[[Uncutz]]: March 2019
Electric Honey are releasing a new album on March 14th (Pi Day). It’s called Primetime Garbage and its been pressed to vinyl at Third Man Records within Detroit. The local quintet blend elaborate art-pop, post-prog, new-wave and space-rock with baroque elements like violin, trumpet, ukulele and a mandolin. Power chords riff with urgent punk aggression in to the nice, sinewy glide of a bow sawing over strings.
The vocals are emotive and contemplative, something like Costello-meets-Grohl, as the post-punk and aerodynamic riffs of something similar to the Pixies may attain headier style of the Radiohead-esque atmosphere. Actually, Electric Honey’s knack, overall, can be an atmosphere. It’s grunge for the theatre. I swept up with each known person in the music group to enquire about their development during the last five years.
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This is a tight-knit ensemble of dudes who have each been around the band-block a few times already so they know how to serve a track and the way to provide each other’s advantages. What have been some of the most fulfilling or aspects up to now, as the band’s gradually made its way onto the picture? Patrick: The relationships I’ve constructed with fellow music artists and enthusiasts around Detroit are the most important aspect if you ask me.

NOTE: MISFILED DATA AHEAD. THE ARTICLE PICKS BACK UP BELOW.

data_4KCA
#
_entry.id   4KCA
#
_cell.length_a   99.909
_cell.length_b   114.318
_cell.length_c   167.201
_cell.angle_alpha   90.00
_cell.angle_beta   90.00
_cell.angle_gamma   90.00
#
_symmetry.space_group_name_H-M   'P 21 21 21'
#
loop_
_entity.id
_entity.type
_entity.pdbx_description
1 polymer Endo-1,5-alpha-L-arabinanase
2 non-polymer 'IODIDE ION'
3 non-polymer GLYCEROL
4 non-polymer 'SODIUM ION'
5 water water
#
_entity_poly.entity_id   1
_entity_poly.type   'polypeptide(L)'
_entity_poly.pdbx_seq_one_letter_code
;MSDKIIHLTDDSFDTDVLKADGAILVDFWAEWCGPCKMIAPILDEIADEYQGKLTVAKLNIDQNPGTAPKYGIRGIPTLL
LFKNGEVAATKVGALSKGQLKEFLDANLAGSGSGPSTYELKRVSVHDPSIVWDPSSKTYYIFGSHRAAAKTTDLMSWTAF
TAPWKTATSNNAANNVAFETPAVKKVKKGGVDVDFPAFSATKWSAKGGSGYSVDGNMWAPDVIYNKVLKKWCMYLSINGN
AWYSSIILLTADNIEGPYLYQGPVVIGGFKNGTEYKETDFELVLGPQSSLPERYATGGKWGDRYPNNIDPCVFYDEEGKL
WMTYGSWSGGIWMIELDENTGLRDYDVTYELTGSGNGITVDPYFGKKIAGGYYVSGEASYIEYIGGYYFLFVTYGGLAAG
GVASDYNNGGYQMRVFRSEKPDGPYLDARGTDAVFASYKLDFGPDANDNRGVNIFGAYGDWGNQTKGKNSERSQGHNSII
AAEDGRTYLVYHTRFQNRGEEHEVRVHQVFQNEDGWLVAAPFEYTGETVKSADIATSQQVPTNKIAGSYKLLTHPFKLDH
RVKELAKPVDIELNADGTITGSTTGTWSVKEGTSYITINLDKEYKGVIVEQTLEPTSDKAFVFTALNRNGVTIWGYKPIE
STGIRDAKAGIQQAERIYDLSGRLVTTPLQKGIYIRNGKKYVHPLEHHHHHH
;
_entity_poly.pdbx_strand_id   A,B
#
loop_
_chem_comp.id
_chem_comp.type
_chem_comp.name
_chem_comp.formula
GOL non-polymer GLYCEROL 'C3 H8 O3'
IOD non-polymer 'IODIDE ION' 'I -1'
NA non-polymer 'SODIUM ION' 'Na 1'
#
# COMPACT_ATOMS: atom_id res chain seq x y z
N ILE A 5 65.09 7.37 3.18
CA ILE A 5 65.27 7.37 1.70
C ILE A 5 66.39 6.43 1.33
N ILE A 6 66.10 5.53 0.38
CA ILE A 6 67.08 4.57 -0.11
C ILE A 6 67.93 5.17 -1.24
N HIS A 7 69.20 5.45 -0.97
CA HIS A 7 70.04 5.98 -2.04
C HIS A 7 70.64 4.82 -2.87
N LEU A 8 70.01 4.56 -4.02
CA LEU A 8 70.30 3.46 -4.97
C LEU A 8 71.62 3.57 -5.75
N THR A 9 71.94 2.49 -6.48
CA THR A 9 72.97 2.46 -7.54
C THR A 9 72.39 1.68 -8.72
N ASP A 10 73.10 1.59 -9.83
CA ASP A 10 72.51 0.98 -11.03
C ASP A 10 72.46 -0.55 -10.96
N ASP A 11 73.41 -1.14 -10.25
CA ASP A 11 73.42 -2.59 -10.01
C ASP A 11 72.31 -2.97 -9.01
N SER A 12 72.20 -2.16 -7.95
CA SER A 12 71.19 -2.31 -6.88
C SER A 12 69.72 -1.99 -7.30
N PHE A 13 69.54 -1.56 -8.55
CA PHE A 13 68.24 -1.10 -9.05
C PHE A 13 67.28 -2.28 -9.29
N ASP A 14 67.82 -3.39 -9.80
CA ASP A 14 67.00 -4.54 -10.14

Without visitors to play on a bill with, people coming to shows, or people writing about music, bands finish up staying in their comfort zone and develop to their full potential never. My partner Ann has always told me this and urged me to meet people and build relationships with other bands. You can’t just be an outsider looking in and expect to get shows or hook up with other bands. You have to be involved.
You have to tell your fans about other bands. You must go to shows where you are not playing. You can’t email it in. And to be honest, it’s a lot of work when you already have a full-time job and countless other things happening in your life, but it’s worth it! Evan: Having the opportunity to maintain the same room (occasionally) with such great musicians and friends, creating music that we really about care, has been fulfilling alone.
Couple that with the community facet of live music and the whole lot is awesome. Chris: Strangely enough I think getting the violin triggered a shift to a sound, with an increase of energy and angst than on Vanadium. I love that we can get a little crazier on stage now because of that added energy! What’s the key to the chemistry? John: When we got started, our shared collective music background and roots going back to childhood meant we were already speaking the same vocabulary without saying a phrase.